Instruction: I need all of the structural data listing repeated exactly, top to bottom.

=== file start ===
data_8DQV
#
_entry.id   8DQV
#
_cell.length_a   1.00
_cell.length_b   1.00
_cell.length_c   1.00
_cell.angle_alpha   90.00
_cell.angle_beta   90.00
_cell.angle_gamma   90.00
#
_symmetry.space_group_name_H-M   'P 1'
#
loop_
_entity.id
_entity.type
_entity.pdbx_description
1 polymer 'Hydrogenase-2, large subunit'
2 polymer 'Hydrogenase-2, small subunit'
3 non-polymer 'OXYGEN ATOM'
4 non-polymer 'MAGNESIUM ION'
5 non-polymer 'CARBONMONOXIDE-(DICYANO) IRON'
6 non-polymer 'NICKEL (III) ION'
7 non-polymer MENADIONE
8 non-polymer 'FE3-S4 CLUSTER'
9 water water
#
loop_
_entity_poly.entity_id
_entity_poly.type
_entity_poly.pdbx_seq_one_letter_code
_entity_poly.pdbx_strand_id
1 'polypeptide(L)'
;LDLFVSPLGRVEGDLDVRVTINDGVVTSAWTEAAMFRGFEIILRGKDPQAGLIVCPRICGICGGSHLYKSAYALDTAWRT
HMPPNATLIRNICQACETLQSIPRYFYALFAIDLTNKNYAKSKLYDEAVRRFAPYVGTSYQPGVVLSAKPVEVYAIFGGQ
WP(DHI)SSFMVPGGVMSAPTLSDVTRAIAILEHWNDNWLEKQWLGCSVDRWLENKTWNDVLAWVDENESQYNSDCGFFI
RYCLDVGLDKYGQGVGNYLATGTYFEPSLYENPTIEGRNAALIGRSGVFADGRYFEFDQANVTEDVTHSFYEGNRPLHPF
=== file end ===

data_8DQV
#
_entry.id   8DQV
#
_cell.length_a   1.00
_cell.length_b   1.00
_cell.length_c   1.00
_cell.angle_alpha   90.00
_cell.angle_beta   90.00
_cell.angle_gamma   90.00
#
_symmetry.space_group_name_H-M   'P 1'
#
loop_
_entity.id
_entity.type
_entity.pdbx_description
1 polymer 'Hydrogenase-2, large subunit'
2 polymer 'Hydrogenase-2, small subunit'
3 non-polymer 'OXYGEN ATOM'
4 non-polymer 'MAGNESIUM ION'
5 non-polymer 'CARBONMONOXIDE-(DICYANO) IRON'
6 non-polymer 'NICKEL (III) ION'
7 non-polymer MENADIONE
8 non-polymer 'FE3-S4 CLUSTER'
9 water water
#
loop_
_entity_poly.entity_id
_entity_poly.type
_entity_poly.pdbx_seq_one_letter_code
_entity_poly.pdbx_strand_id
1 'polypeptide(L)'
;LDLFVSPLGRVEGDLDVRVTINDGVVTSAWTEAAMFRGFEIILRGKDPQAGLIVCPRICGICGGSHLYKSAYALDTAWRT
HMPPNATLIRNICQACETLQSIPRYFYALFAIDLTNKNYAKSKLYDEAVRRFAPYVGTSYQPGVVLSAKPVEVYAIFGGQ
WP(DHI)SSFMVPGGVMSAPTLSDVTRAIAILEHWNDNWLEKQWLGCSVDRWLENKTWNDVLAWVDENESQYNSDCGFFI
RYCLDVGLDKYGQGVGNYLATGTYFEPSLYENPTIEGRNAALIGRSGVFADGRYFEFDQANVTEDVTHSFYEGNRPLHPF